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Thread: Memory Card Advice

  1. #1

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    Memory Card Advice

    I have never been concerned about the speed of saving images to memory cards because I have rarely shot action. That will soon change in an upcoming vacation when I will want to be able to save as many files as possible to the memory card before filling up the camera's buffer. What specification(s) should I look for on the memory card?

    If it matters, the two cameras being used are a Nikon D7000 and a Nikon D5100 with a Nikon D80 as a backup in case one of the other cameras fails.

    Thanks in advance for your advice!

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    Re: Memory Card Advice

    The fastest you can afford, Mike.

    In the future you demand may be greater than now or a firmware upgrade could improve the buffer handling characteristics of your current kit.

    I personally use Sandisk and the better ones are Extreme Pro UDMA7 writing at 90mbs/sec on the CF cards and the SDs are Extreme SDHC writing at 30mbs/sec or better and classified as Class 10.

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    Re: Memory Card Advice

    Thank you, Steve. Very helpful! I guess it speaks volumes that I have been using Class 6 cards, huh.

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    Re: Memory Card Advice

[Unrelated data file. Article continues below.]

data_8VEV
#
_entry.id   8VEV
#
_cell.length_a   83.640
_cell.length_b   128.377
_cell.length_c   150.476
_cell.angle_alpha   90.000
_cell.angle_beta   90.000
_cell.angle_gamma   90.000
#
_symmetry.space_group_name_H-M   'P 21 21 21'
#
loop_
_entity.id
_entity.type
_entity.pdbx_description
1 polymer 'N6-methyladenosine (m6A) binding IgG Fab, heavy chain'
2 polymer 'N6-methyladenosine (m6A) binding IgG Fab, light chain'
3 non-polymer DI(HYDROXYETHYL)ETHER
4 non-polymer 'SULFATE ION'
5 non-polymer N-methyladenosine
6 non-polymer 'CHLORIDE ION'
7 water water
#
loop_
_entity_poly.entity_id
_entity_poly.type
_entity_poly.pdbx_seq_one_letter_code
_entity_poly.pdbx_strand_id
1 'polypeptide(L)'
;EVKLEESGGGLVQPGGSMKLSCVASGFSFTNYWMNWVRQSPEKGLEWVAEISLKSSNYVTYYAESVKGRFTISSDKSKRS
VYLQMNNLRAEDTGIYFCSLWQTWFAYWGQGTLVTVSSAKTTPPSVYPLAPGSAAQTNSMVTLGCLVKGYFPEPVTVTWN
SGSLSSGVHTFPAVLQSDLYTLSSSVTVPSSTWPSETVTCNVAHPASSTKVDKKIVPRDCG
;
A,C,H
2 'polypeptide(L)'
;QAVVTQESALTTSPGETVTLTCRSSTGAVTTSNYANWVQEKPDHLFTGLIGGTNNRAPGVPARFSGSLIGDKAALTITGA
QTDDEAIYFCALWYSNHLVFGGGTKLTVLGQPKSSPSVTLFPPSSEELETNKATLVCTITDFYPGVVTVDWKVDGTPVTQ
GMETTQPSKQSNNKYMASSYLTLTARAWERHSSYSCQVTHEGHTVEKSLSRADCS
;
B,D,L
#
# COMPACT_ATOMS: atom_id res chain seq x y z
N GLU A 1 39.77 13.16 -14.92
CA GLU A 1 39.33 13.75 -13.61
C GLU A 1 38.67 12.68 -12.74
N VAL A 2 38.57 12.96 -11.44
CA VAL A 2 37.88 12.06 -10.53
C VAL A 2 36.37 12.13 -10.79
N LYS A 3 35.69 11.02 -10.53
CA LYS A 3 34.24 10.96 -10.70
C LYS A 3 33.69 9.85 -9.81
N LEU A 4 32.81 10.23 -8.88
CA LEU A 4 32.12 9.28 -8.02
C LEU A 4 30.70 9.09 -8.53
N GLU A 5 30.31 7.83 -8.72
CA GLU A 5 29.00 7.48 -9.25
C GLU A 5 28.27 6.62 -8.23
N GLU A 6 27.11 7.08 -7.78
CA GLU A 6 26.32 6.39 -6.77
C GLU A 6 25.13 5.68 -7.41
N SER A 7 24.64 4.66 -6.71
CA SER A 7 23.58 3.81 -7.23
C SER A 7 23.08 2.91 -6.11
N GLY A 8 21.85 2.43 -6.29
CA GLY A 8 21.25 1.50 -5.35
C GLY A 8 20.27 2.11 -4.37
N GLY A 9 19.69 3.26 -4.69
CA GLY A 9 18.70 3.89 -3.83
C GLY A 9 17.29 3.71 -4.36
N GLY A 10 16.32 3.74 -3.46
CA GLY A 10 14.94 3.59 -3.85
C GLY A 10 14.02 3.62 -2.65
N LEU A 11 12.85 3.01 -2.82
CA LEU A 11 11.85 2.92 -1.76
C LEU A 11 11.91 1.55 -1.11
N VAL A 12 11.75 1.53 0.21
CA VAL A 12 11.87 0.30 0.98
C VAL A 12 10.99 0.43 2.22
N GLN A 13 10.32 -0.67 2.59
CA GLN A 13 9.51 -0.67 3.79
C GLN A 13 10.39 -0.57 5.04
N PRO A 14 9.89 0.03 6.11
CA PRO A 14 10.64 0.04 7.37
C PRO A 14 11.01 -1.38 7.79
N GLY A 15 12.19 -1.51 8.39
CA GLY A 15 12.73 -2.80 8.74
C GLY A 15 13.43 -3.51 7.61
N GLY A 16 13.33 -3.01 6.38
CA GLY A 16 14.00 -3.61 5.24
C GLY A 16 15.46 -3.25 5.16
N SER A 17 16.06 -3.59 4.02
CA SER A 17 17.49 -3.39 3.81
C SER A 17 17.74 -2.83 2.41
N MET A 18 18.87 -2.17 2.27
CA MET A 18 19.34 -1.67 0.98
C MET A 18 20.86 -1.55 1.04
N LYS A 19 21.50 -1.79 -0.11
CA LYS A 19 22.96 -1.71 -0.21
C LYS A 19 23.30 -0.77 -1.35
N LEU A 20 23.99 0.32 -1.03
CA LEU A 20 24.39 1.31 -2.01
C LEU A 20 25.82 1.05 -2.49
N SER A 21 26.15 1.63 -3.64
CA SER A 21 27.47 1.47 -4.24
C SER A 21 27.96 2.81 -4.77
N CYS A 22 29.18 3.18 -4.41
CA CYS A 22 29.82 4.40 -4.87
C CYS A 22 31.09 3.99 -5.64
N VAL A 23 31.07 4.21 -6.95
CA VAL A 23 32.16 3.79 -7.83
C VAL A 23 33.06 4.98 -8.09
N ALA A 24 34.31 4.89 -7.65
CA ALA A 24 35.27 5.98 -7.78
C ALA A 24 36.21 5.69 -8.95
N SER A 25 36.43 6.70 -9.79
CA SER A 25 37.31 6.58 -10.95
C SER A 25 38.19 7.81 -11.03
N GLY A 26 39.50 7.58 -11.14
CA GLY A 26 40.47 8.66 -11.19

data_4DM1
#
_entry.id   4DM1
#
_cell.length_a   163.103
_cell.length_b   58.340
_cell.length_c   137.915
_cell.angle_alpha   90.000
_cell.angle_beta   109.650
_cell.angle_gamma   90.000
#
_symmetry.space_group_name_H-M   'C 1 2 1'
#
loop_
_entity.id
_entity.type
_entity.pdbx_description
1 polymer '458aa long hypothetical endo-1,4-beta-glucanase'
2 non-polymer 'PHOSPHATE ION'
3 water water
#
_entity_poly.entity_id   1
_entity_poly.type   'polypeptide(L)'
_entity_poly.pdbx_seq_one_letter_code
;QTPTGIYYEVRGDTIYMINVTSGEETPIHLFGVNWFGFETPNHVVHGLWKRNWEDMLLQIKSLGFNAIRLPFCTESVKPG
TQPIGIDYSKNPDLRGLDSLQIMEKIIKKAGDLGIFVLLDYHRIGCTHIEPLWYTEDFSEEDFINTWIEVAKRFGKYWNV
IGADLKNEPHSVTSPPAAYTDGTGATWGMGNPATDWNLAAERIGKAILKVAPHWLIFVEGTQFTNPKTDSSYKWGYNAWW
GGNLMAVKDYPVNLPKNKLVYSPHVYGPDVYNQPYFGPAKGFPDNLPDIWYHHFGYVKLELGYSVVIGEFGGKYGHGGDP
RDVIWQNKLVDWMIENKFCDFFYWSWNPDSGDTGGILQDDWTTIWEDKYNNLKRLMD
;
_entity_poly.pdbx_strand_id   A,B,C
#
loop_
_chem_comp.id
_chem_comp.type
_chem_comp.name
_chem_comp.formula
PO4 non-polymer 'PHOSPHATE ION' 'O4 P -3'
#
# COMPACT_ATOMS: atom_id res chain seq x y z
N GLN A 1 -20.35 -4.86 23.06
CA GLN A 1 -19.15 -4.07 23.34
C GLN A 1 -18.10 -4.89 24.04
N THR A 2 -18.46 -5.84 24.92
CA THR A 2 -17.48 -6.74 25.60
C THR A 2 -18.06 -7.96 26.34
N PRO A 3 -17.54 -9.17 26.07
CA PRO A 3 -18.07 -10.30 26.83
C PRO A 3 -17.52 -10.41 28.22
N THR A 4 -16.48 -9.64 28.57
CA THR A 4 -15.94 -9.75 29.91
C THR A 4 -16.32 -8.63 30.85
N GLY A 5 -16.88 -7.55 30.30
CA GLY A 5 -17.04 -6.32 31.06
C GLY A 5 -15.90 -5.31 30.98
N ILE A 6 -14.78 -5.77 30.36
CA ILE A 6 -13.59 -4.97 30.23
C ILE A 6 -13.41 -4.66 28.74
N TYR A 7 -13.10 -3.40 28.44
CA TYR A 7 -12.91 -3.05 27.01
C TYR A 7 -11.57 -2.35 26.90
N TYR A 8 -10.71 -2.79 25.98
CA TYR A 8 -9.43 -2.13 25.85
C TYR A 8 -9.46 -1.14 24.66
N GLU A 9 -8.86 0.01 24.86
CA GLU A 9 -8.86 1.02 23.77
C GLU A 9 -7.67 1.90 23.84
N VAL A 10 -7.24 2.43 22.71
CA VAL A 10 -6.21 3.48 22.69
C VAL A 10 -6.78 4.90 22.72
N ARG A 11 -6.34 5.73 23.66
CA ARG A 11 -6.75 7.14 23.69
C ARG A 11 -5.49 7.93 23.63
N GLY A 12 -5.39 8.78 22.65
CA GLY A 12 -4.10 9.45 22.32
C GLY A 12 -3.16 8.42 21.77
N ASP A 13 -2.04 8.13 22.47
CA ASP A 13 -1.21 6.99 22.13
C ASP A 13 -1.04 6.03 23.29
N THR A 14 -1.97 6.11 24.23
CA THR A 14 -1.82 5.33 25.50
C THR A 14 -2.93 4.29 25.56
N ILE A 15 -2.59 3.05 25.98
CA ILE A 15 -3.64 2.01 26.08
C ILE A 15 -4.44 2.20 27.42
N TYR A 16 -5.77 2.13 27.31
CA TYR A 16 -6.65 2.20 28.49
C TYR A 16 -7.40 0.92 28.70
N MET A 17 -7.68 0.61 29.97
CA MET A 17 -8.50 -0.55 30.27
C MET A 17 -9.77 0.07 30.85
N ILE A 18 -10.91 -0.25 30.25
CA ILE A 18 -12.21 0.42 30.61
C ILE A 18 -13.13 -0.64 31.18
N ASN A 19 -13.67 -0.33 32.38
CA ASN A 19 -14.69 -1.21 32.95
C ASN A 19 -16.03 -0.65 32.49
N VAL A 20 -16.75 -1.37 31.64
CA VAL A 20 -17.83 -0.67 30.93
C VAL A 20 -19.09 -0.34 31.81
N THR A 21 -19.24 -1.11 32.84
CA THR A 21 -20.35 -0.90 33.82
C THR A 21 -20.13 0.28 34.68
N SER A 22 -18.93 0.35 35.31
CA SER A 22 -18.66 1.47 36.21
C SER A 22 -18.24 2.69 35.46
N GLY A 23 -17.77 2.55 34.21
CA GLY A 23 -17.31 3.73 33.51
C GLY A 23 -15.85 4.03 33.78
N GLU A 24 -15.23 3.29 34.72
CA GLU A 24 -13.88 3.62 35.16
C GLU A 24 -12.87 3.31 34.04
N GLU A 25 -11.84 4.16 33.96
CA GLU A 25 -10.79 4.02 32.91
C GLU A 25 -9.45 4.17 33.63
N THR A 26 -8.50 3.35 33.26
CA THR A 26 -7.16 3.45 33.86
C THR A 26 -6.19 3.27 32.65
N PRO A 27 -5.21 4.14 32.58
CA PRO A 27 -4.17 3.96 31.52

Well, to be honest when cards were very expensive I used to only buy the slower ones and now the highest speed possible is affordable.

    In my antique Canon eos 10D sits one of my very first cards - a 512mb eFilm from Delkin devices and I paid 72UKP for that in 2003! It's not even got a rating on it...

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    Administrator Manfred M's Avatar
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    Re: Memory Card Advice

    Mike - I'm a bit like Steve - fastest Lexar or Sandisk cards I can afford. I have had reliability problems with cards frp, several other suppliers including Verbatim and Patriot. To me having a reliable card is more important than read / write speed.

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    Re: Memory Card Advice

    Thanks as always for your help, Manfred.